Eye movements in decision making
My main research area is the role of eye movements in decision making, specifically the processes that drive eye movements. For instance, it is well known that what we look at during decision making is a function of our goals and the utility of the choice options (a top down process) as well as the visual characteristics of the environment (a bottom up process). However, most current decision models fail to take into account the bottom up process when describing visual search in decision making. I have written literature reviews on the drivers of eye movements in decision making (Orquin & Mueller Loose, 2013; Peschel & Orquin, 2013) and together with my Ph.D student Erik S. Lahm, I am currently working on a meta-analysis of top down and bottom up processes in eye movements. Besides the theoretical interest, understanding the drivers of eye movements is useful for creating interventions that capture consumer attention. I have reviewed methods for enhancing consumer attention to nutrition labels (Graham, Orquin, & Visschers, 2012) and lately developed a new method for guiding decision makers’ eye movements using (un)predictable object locations (Orquin, Chrobot, & Grunert, 2017).
Another important topic in my research is consumer decision-making. I was introduced to this topic during my Ph.D. in which I examined whether and how product claims and labels are misleading consumers. In a recent book chapter, I explored the boundaries of consumer manipulability (Orquin, 2017). Despite the consensus that consumers are vulnerable and easy to manipulate, I find in my own studies that this far from true. Supposedly misleading product claims do not necessarily influence consumers (Orquin & Scholderer, 2015) mainly because consumers seem to rely on a set of heuristics (rules of thumb) that apply well in most situations (Orquin, 2014). In a recent paper with Sonja Perkovic (Perkovic & Orquin, 2017), we explored how seemingly misguided consumer beliefs about organic food healthfulness actually reflect a fundamental truth about the environment: organic foods are, on average and across product categories, 30% more healthful than conventional foods.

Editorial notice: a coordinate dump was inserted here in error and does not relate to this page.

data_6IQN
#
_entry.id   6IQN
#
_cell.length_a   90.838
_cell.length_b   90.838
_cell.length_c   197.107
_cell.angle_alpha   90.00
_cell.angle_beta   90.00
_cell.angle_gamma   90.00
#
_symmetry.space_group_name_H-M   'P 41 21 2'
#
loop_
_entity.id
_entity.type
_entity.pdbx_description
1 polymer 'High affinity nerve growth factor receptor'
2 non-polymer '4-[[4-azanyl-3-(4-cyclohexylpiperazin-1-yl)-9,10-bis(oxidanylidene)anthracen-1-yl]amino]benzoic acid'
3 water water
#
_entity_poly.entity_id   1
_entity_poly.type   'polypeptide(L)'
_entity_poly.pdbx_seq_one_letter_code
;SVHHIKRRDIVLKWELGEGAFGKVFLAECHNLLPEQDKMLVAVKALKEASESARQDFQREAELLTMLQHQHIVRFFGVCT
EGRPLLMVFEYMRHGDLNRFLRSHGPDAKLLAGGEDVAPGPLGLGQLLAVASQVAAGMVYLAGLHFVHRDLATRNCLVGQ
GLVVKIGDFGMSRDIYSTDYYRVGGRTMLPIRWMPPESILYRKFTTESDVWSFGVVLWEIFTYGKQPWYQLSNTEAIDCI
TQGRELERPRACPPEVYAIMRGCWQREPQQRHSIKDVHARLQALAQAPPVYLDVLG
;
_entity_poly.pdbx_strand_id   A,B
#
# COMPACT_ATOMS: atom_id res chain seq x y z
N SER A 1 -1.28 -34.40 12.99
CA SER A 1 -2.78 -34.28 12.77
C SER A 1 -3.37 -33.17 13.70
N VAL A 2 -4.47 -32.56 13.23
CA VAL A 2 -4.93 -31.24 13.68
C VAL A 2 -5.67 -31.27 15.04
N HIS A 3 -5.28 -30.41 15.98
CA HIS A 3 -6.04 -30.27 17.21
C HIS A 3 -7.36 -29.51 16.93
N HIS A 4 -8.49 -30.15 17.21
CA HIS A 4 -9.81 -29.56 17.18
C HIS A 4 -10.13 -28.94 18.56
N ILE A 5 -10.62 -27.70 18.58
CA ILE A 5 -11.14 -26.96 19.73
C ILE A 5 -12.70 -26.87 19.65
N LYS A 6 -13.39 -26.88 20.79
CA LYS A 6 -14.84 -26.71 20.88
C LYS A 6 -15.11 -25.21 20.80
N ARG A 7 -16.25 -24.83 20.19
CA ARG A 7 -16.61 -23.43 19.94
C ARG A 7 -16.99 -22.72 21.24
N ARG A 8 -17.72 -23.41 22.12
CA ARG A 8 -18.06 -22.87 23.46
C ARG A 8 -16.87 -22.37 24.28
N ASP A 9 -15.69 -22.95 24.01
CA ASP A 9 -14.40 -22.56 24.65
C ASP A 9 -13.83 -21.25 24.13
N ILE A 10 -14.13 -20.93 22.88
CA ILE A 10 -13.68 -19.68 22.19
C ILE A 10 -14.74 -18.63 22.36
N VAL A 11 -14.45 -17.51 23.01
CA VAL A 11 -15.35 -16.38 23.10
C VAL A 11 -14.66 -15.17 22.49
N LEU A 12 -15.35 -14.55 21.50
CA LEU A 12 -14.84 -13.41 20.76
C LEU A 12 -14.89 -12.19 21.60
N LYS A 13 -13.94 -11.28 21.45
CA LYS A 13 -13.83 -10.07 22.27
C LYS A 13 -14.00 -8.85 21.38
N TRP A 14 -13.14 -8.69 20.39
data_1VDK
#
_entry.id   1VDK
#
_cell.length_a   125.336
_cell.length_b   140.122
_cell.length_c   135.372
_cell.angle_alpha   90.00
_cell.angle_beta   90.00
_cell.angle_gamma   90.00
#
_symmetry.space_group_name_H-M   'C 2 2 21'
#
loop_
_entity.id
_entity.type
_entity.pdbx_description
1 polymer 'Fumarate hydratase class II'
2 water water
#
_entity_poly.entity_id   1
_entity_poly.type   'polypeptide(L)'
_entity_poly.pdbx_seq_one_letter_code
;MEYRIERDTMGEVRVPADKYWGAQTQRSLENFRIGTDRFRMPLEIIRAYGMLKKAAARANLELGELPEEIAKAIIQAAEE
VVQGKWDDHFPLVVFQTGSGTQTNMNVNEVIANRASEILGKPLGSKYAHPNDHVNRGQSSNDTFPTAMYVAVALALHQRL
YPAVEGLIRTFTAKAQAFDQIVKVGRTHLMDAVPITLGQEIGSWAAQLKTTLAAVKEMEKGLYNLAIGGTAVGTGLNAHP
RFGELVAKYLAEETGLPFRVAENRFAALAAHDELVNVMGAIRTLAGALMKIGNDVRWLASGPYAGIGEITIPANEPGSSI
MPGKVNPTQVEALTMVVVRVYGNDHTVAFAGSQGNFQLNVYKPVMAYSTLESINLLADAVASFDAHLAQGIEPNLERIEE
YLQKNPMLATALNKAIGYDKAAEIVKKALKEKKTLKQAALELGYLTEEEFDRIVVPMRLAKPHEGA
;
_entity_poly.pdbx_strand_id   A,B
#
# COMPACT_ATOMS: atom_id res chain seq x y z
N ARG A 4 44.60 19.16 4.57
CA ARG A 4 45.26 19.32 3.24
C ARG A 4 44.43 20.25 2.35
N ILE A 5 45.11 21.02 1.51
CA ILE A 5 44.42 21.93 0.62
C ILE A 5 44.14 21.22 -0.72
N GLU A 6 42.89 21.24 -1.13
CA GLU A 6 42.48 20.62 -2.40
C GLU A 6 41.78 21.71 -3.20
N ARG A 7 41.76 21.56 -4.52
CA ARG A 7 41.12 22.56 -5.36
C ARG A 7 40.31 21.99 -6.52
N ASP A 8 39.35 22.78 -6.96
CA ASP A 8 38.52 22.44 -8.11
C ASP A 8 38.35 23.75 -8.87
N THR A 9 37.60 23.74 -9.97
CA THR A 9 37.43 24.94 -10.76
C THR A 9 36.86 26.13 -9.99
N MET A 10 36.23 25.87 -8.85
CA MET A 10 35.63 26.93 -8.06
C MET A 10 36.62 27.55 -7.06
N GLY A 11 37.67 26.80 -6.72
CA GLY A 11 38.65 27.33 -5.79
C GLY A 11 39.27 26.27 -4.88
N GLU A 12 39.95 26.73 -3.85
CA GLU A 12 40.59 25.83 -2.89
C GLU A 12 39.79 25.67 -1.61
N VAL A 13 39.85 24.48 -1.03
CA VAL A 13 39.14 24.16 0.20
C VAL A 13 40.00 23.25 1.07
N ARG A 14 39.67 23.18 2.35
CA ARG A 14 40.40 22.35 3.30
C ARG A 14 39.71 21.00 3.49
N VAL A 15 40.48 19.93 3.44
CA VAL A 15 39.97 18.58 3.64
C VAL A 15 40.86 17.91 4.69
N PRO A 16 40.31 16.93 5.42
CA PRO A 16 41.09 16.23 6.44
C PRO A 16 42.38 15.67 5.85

Eye-tracking methodology is one of my smaller research areas, but certainly one close to my heart. Rather than a full methodology program, I write papers on eye tracking when I am puzzled about a methods issue. For instance, since my Ph.D., I was always wondering about the best method for assigning areas of interest (AOI; a common data aggregation technique). This later led to a paper in which we propose clear guidelines for assigning AOIs (Orquin, Ashby, & Clarke, 2016). A similar story led to a recent paper with Kenneth Holmqvist where we propose a list of threats to the validity of eye-movement research (Orquin & Holmqvist, 2017).
Physiology and emotions in decision making
Last but not least, I am very interested in the influence of physiology and emotions on decision making. My interest was sparked during my P.D. while reading Robert Kurzban’s book “Why everyone else is a hypocrite” in which he described the ego depletion resource model. The theory which has been adopted by Barack Obama and a score of researchers suggests that willpower is a direct function of blood glucose levels: low blood glucose = low resistance to temptation. In his book, Robert heavily opposed the model on theoretical grounds. Working with food scientists, I knew of studies that directly falsified the theory, so I decided to meta-analyze these papers. It took five years before the paper was published in Psychological Bulletin (Orquin & Kurzban, 2016). The result: A clear falsification of ego depletion theory. I am currently working on experiments to test these findings.